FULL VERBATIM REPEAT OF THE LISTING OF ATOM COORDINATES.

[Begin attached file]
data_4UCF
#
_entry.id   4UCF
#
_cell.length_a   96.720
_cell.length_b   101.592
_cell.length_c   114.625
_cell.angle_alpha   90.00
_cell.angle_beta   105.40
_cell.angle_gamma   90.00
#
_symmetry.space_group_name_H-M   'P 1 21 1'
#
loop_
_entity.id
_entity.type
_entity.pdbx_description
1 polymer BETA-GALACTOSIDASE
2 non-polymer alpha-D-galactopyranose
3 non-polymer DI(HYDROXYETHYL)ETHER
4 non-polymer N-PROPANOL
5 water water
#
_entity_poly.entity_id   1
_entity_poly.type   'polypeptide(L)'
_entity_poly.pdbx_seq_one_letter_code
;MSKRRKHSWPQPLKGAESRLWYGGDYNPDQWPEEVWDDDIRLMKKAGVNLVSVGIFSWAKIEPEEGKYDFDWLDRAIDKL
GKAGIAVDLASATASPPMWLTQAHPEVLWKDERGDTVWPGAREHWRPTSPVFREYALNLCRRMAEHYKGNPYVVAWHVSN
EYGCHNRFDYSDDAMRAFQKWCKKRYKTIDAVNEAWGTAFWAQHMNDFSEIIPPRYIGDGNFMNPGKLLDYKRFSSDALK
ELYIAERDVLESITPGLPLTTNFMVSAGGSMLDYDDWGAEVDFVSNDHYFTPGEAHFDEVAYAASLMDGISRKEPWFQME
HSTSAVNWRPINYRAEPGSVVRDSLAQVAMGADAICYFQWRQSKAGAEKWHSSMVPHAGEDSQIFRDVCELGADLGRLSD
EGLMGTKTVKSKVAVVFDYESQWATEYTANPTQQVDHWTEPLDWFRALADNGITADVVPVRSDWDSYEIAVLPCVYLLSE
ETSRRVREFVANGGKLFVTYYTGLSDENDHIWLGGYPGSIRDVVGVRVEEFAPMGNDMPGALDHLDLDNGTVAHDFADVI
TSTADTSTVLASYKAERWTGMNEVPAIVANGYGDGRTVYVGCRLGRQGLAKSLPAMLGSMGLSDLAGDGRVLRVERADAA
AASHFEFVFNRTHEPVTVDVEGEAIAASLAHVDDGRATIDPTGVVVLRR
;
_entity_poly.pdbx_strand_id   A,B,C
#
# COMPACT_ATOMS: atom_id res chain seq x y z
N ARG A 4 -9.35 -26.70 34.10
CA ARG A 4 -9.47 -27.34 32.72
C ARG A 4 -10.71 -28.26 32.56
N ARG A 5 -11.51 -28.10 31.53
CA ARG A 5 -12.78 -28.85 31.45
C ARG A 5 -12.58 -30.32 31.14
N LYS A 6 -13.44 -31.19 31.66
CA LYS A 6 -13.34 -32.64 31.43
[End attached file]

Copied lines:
data_4UCF
#
_entry.id   4UCF
#
_cell.length_a   96.720
_cell.length_b   101.592
_cell.length_c   114.625
_cell.angle_alpha   90.00
_cell.angle_beta   105.40
_cell.angle_gamma   90.00
#
_symmetry.space_group_name_H-M   'P 1 21 1'
#
loop_
_entity.id
_entity.type
_entity.pdbx_description
1 polymer BETA-GALACTOSIDASE
2 non-polymer alpha-D-galactopyranose
3 non-polymer DI(HYDROXYETHYL)ETHER
4 non-polymer N-PROPANOL
5 water water
#
_entity_poly.entity_id   1
_entity_poly.type   'polypeptide(L)'
_entity_poly.pdbx_seq_one_letter_code
;MSKRRKHSWPQPLKGAESRLWYGGDYNPDQWPEEVWDDDIRLMKKAGVNLVSVGIFSWAKIEPEEGKYDFDWLDRAIDKL
GKAGIAVDLASATASPPMWLTQAHPEVLWKDERGDTVWPGAREHWRPTSPVFREYALNLCRRMAEHYKGNPYVVAWHVSN
EYGCHNRFDYSDDAMRAFQKWCKKRYKTIDAVNEAWGTAFWAQHMNDFSEIIPPRYIGDGNFMNPGKLLDYKRFSSDALK
ELYIAERDVLESITPGLPLTTNFMVSAGGSMLDYDDWGAEVDFVSNDHYFTPGEAHFDEVAYAASLMDGISRKEPWFQME
HSTSAVNWRPINYRAEPGSVVRDSLAQVAMGADAICYFQWRQSKAGAEKWHSSMVPHAGEDSQIFRDVCELGADLGRLSD
EGLMGTKTVKSKVAVVFDYESQWATEYTANPTQQVDHWTEPLDWFRALADNGITADVVPVRSDWDSYEIAVLPCVYLLSE
ETSRRVREFVANGGKLFVTYYTGLSDENDHIWLGGYPGSIRDVVGVRVEEFAPMGNDMPGALDHLDLDNGTVAHDFADVI
TSTADTSTVLASYKAERWTGMNEVPAIVANGYGDGRTVYVGCRLGRQGLAKSLPAMLGSMGLSDLAGDGRVLRVERADAA
AASHFEFVFNRTHEPVTVDVEGEAIAASLAHVDDGRATIDPTGVVVLRR
;
_entity_poly.pdbx_strand_id   A,B,C
#
# COMPACT_ATOMS: atom_id res chain seq x y z
N ARG A 4 -9.35 -26.70 34.10
CA ARG A 4 -9.47 -27.34 32.72
C ARG A 4 -10.71 -28.26 32.56
N ARG A 5 -11.51 -28.10 31.53
CA ARG A 5 -12.78 -28.85 31.45
C ARG A 5 -12.58 -30.32 31.14
N LYS A 6 -13.44 -31.19 31.66
CA LYS A 6 -13.34 -32.64 31.43